The 1960s civil rights struggle has had a lasting impression on our congregation. It has affected our institutional identity and in some ways is symbolized by the shape and look of our mission and even what we and visitors see in our church building. I will discuss some of the history of UUCJ, focusing on issues of diversity. I will present survey data from several periods to give you a sense of the thoughts members had on social justice/action, diversity and related issues. Then, I will discuss where we are based on a recent survey many of you completed. Finally, I will suggest what all this means to us in terms of a path forward.


From the beginning, people and organizations made life hard for UUs in Mississippi. Our church even had an infiltrator. In the early 1960s, UUCJ had a “long-standing” member who was feeding information to the Mississippi Sovereignty Commission. As late as 1961 he was the building and grounds person on the executive board. In January 1962, he resigned his post and later on wrote a number of red-baiting and racist columns for the Clarion Ledger. The Mississippi Sovereignty Commission’s online archive has a number of electronic files (letters to the commission, UUCJ orders of service, etc.) that the member submitted.

In 1963, the UUA was pushing congregations to open services to everyone, regardless of race. We agreed with the UUA. As a result, about 25 to 33 percent of the members left the church. Later that year Reverend Donald A. Thompson began his ministry at UUCJ. Reverend Thompson, and Power Hearns, a long-time member of the church, were actively involved in the Mississippi Council on Human Relations, a closely-surveilled organization.

In 1965, Florence Newman, a founding member, initiated the first integrated head start program in Mississippi. No doubt the church and particular members were discussed at Citizen Council and Klan meetings. Also in 1965, Reverend Thompson was shot by racists thugs and severely injured. The congregation urged him to leave Mississippi for his safety and that of his family. With the Thompsons’ departure there was another decline in membership. This led to the formation of a dedicated core of civil rights oriented members. According to Gordon Gibson, minister to our church in the late 1960s and also in the early 1980s, the church demonstrated “an exhibition of openness: openness to out-of-state civil rights volunteers, openness to housing the Council on Human Relations, openness in membership policy when other Jackson churches were calling in the police to enforce racially exclusionary attendance policies, openness to ‘radical’ members like Bill Higgs (a white attorney who handled some civil rights cases until he too was driven from the state), and so on.”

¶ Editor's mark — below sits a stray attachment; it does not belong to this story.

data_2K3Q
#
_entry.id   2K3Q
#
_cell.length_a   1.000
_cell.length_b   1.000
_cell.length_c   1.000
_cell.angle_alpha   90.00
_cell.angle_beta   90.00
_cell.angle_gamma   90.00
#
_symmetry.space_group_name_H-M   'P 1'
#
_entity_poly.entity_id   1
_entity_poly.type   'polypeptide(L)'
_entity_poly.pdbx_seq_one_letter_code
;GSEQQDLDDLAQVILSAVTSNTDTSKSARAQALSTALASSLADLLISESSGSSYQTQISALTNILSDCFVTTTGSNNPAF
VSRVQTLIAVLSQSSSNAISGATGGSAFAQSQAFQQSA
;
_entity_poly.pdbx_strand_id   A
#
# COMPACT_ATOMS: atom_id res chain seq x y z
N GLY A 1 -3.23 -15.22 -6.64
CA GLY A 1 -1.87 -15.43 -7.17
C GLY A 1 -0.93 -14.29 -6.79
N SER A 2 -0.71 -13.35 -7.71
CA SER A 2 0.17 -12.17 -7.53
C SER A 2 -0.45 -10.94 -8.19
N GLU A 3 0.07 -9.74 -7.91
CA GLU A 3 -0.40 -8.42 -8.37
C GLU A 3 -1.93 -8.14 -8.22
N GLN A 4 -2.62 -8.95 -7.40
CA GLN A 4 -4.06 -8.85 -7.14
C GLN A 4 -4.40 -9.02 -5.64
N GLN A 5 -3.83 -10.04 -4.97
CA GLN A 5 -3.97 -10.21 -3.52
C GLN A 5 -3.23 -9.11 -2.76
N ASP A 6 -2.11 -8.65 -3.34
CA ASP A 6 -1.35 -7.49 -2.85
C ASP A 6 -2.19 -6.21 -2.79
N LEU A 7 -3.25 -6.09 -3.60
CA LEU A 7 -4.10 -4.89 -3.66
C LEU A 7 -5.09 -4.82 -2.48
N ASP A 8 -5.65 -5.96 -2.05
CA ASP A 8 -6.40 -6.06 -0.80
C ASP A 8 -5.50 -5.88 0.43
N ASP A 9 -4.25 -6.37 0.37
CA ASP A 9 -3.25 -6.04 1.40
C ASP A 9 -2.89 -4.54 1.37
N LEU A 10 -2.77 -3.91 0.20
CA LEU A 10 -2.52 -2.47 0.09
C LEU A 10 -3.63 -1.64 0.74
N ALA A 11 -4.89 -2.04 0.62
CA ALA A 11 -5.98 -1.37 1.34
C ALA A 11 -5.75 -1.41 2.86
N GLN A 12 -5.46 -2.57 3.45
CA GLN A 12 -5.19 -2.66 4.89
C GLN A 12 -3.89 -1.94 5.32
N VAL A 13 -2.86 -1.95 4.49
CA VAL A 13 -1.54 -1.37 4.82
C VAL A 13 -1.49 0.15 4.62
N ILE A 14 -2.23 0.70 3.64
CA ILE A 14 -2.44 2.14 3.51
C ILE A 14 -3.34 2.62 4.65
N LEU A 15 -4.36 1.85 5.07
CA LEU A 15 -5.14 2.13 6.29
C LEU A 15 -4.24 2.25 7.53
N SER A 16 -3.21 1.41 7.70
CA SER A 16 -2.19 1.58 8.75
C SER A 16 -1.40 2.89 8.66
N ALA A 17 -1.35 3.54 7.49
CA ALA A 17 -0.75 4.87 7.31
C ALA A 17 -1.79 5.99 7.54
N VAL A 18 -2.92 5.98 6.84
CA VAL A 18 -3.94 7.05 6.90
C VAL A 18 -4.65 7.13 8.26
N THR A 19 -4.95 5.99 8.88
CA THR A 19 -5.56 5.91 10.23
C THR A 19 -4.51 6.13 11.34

Our stance on civil rights wavered a bit with our proclamation against the James Meredith march in 1966. The UUA and many of its member congregations supported the event. Maybe UUCJ members were battle weary. How did members feel about the church and facets of church life in the 1960s? Some information is available from a 1969 UUCJ survey administered during the tenure of Reverend Gibson. Five of seven respondents mentioned the liberal/free aspect of UU faith as being most significant for them. Other aspects mentioned were fellowship (especially inclusive fellowship), arts/music, recreation, and solving problems. Diversity, social action or justice was not mentioned.

In a 1971 survey, the magic wand question was asked: ”You have just been handed a magic wand with which you can make the [UUCJ] just what you want it to be. Tell us what you come out with.” One member mentioned having “enough of a black core group would have been attracted so that white members would no longer need to feel that they had to plan outreach to blacks while at the same time there would be no question that the life-problems & life styles of the black community would be represented by the group.” Another mentioned just having “100 paying members who could join together to act as a strong, unified body to attack the problems we face in Jackson in police misconduct, racism & poor schools, low quality newspapers, etc.” In the other camp, however, one member felt that social action was hurting the church: “Listening to the church members and in some cases non-members stress Social Action when the apparent intent is “Help the Blacks,” as if this is the only problem in Mississippi and disregarding the fact that the church came to its lowest position in its history for doing this very same thing.”